The Ministry of Health will present this afternoon to the councilors of the Autonomous Communities branch the draft that it has called Coordinated response actions to control the transmission of COVID-19 in the Interterritorial Council of the National Health System. This document recommends the measures to be adopted in each territory to stop the spread of Covid, in this second wave of the pandemic.
These measures include the recommendation of self-confinement and to avoid leaving the home except for essential procedures, the closing of bars and restaurants at 22.00, or the creation of “social bubbles” structured in groups with stable coexistence to limit social life as much as possible. But, what criteria does the department led by Salvador Illa establish to assess the risk of each territory?
The ministry has divided the indicators in this new draft – a “technical development of the indicators collected in the Early Response Plan“elaborated after the state of alarm of the first wave- intwo blocks. The first includes indicators related to transmission level, and the second, at the level of use of healthcare services.
Regarding the first block of indicators, Health will take into account the cumulative incidence (IA, that is, the number of positives per 100,000 inhabitants) both in the last 14 days and in the last seven days, and these values will also be considered more strictly for the population over 65. In other words, Health plans to assess both AI in the general population and AI among those over 65 years of age.
The stable Ministry in an incidence of the last 14 days less than 25 among the general population and under 20 among those over 65 as the lowest risk level, equivalent to being in what he called the ‘new normal‘ after the end of the de-escalation in June. He low risk level stands at an AI of between 25 and 50 cases in the last 14 days for those under 65 and between 20 and 50 for those over 65; he medium risk level, between 50 and 150 cases for the general population and between 50 and 100 among the elderly; he high level of risk, between 150 and 250 AI for those under 65 and between 100 and 150 for seniors; and the level of extreme risk, in an AI more than 250 cases for those under 65 and 150 for the elderly.
The following table shows all these indicators:
The Ministry will also take into account the percentage of positivity of diagnostic tests, and stable that less than 4% of every 100 carried out in the last seven days is equivalent to desirable transmission levels, that is, a situation equivalent to the ‘new normal’. From there, between 4 and 7%, it represents a low risk; between 7 and 10% evaluate it as medium risk; between 10 and 15% consider it a high risk; and more than 15% means that this territory is at extreme risk due to Covid transmission.
Health adds a final indicator in this first block to assess the risk of each territory: the percentage of cases diagnosed with traceability, that is, tracked. The objective is to trace at least 80% of the cases, but if this percentage is between 80 and 65%, Health considers that this territory is at low risk; between 65 and 50%, at medium risk; between 50 and 30%, at high risk; and less than 30%, at extreme risk.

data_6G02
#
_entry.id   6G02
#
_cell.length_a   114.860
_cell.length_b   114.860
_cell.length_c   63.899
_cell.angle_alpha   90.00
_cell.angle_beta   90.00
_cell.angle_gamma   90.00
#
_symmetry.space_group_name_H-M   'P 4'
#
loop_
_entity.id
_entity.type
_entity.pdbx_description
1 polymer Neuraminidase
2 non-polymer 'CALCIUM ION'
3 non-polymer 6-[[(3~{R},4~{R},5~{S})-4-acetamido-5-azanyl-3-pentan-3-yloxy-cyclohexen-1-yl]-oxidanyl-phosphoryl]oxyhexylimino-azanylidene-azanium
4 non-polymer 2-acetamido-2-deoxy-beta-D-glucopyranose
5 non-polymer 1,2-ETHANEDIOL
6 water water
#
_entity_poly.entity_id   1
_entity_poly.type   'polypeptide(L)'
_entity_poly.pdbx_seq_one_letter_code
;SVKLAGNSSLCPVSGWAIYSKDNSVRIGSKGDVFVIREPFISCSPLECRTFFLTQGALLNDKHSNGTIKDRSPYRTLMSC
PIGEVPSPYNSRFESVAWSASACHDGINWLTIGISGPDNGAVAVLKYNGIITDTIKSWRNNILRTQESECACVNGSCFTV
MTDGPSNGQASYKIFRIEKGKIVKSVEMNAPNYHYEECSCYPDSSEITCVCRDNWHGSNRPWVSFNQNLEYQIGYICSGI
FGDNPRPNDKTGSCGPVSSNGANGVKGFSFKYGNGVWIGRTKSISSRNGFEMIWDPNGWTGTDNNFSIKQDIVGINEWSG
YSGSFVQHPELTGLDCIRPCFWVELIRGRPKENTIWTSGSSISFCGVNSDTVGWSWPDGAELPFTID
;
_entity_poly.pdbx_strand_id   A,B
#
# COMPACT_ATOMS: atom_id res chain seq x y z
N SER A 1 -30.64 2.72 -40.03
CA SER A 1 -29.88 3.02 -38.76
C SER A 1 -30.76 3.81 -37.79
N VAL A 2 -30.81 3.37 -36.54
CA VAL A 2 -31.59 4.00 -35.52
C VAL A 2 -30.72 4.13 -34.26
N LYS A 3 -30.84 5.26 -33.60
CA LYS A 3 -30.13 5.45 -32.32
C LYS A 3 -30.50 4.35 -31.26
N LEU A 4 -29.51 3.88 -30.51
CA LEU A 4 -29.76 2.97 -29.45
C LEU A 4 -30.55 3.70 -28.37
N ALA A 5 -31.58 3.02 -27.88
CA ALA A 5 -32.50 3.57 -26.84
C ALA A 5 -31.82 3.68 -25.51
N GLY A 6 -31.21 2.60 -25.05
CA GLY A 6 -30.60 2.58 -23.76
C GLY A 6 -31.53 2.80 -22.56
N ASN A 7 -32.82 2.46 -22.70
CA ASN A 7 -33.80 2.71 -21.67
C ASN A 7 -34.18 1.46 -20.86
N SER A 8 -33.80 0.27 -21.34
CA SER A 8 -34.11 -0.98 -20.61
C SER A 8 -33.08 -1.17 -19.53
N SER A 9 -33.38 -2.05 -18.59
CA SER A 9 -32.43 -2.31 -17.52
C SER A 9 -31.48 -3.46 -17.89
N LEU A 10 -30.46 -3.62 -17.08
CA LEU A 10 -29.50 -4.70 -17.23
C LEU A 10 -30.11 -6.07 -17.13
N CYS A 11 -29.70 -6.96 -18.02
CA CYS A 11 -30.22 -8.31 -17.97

Regarding the second block of indicators, the department directed by Illa will measure the number of hospital beds occupied by Covid cases and the number of beds in Intensive Care Units (ICU) occupied by people affected by coronavirus with respect to the total number of beds available “active “.
“It is important to emphasize that no single indicator is capable of giving a complete vision of the epidemiological situation. It is essential to put these indicators in context depending on the territory and the characteristics of the population that is being evaluated, as well as having detailed information on the cases that allows the interpretation of transmission dynamics “, includes the draft prepared by the Ministry, which also includes some” complementary “indicators to those indicated above to” help assess and characterize the epidemic status and management and response capabilities in more detail. “
The monitoring indicators have been selected, according to the document, “for their usefulness in capturing the most important aspects of the epidemiological situation and response capacities based on scientific evidence, international standards and the experience accumulated by the health administrations of our country”.
However the European Center for Disease Control (ECDC) has established a threshold of cumulative incidence in 14 days of 25 cases per 100,000 inhabitants to consider that the risk begins to increase, and a upper limit of 150 to consider that the risk is very high. In Spain, the Ministry explains, “we have established an additional threshold”, that is, 250 cases per 100,000 inhabitants.
Definition of alert levels
The combination of the result of the indicators from table 1 (see above) will position the evaluated territory at a risk level that corresponds to four alert levels that Health plans to establish as follows:
- Alert level 1: When at least two indicators from block I and one from block II are at a low level and the rest of the indicators are at a new normal level.
- Alert level 2: When at least two indicators from block I and one from block II are at a medium level and the rest of the indicators are at a lower level.
- Alert level 3: When at least two indicators from block I and one from block II are at a high level and the rest of the indicators are at a lower level.
- Alert level 4: When at least two indicators from block I and one from block II are at the extreme level and the rest of the indicators are at a lower level.
Read here the complete draft of the Ministry of Health